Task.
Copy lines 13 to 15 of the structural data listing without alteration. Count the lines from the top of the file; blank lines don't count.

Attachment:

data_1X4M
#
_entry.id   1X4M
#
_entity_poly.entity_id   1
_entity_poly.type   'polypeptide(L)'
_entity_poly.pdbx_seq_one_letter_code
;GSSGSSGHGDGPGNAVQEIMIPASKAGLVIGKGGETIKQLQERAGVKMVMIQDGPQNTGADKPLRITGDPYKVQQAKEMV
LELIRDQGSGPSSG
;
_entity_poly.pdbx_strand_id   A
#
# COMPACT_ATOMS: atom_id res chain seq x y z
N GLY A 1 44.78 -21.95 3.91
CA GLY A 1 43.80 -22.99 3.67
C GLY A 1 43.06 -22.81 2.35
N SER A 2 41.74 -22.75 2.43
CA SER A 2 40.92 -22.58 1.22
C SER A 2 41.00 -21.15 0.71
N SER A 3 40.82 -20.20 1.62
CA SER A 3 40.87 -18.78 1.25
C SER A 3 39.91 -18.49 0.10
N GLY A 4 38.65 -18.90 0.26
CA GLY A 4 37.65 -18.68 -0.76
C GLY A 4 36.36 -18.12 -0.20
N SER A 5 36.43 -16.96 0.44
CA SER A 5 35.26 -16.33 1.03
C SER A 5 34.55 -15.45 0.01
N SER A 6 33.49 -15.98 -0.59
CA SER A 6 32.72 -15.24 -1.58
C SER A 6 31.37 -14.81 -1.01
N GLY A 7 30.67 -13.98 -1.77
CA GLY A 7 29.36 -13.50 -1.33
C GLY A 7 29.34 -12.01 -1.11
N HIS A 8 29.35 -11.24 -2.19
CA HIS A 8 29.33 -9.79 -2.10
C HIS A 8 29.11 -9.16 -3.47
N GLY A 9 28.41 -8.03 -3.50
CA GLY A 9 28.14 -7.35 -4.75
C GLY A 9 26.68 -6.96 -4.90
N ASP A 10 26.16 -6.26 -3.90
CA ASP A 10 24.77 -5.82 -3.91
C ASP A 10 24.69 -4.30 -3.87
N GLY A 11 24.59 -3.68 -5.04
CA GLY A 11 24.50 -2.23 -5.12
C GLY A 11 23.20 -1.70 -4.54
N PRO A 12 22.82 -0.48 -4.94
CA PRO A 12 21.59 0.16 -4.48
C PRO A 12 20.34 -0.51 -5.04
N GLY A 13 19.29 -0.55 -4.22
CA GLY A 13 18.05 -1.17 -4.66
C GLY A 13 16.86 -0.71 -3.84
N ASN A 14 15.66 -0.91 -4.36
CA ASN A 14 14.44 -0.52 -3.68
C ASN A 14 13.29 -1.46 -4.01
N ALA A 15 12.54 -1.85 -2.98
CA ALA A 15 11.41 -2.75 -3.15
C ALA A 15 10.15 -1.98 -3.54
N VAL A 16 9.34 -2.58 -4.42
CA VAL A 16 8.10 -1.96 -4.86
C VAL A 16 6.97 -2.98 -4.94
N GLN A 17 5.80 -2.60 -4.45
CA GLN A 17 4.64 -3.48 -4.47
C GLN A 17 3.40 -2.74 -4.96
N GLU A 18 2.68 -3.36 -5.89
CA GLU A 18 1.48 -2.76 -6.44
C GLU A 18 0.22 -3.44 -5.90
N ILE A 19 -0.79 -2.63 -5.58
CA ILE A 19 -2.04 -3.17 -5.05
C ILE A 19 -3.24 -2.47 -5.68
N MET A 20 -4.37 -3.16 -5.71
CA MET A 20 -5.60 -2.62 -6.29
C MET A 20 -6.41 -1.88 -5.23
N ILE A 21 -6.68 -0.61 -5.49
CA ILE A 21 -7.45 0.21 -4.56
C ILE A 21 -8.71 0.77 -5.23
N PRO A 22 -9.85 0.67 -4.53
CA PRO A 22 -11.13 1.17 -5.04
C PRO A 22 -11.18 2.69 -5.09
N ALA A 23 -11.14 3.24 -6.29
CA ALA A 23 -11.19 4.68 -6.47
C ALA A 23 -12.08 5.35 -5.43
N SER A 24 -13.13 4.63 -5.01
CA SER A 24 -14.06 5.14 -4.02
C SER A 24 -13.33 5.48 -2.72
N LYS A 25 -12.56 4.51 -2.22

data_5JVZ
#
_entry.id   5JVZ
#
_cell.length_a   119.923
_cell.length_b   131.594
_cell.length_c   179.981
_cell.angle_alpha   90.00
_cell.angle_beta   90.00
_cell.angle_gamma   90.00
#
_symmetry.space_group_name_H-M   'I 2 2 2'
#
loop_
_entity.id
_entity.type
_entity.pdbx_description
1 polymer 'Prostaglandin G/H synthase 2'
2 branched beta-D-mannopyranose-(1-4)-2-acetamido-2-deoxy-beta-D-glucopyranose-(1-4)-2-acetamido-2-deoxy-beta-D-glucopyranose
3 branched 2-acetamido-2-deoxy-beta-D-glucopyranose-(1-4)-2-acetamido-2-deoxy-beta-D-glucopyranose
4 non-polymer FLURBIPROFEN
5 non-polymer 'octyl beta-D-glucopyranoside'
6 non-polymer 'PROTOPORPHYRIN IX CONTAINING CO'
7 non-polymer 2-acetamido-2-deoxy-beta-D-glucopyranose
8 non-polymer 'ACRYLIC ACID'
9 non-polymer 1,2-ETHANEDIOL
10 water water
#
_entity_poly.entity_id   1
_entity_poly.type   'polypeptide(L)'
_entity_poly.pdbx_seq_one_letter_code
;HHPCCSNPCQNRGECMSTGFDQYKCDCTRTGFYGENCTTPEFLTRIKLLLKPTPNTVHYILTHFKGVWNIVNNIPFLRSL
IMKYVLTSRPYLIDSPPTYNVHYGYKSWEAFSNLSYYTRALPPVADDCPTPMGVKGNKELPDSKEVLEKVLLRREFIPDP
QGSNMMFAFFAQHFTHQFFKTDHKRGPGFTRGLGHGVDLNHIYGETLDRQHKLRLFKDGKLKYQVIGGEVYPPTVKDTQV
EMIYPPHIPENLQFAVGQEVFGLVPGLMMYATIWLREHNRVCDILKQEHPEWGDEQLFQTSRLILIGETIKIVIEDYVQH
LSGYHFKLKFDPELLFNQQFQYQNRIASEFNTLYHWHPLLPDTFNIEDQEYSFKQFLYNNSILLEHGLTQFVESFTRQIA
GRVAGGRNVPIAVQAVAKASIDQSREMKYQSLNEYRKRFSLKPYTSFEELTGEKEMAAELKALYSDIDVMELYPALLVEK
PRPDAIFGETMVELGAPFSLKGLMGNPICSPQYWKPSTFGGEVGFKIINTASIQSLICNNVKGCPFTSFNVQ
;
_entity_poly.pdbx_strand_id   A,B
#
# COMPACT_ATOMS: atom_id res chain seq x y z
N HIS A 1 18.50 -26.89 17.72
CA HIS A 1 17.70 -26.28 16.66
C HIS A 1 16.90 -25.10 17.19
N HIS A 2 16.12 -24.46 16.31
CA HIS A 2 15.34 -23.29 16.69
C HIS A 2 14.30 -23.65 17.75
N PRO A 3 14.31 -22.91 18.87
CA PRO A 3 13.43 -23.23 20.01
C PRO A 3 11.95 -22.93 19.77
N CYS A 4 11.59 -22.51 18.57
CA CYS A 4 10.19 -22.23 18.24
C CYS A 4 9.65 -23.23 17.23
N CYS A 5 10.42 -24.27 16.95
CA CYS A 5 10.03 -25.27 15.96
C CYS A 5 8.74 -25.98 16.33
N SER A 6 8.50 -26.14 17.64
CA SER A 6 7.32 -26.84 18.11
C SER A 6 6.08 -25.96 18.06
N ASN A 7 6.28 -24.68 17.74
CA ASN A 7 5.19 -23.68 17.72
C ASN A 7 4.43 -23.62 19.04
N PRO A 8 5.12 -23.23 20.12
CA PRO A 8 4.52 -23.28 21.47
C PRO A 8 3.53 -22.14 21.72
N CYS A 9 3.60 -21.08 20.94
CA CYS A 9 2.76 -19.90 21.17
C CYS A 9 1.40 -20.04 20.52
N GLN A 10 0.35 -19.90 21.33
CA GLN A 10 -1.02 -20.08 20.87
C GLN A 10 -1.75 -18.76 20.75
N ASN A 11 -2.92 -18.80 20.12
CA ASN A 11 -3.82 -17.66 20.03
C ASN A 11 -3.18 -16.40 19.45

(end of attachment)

# COMPACT_ATOMS: atom_id res chain seq x y z
N GLY A 1 44.78 -21.95 3.91
CA GLY A 1 43.80 -22.99 3.67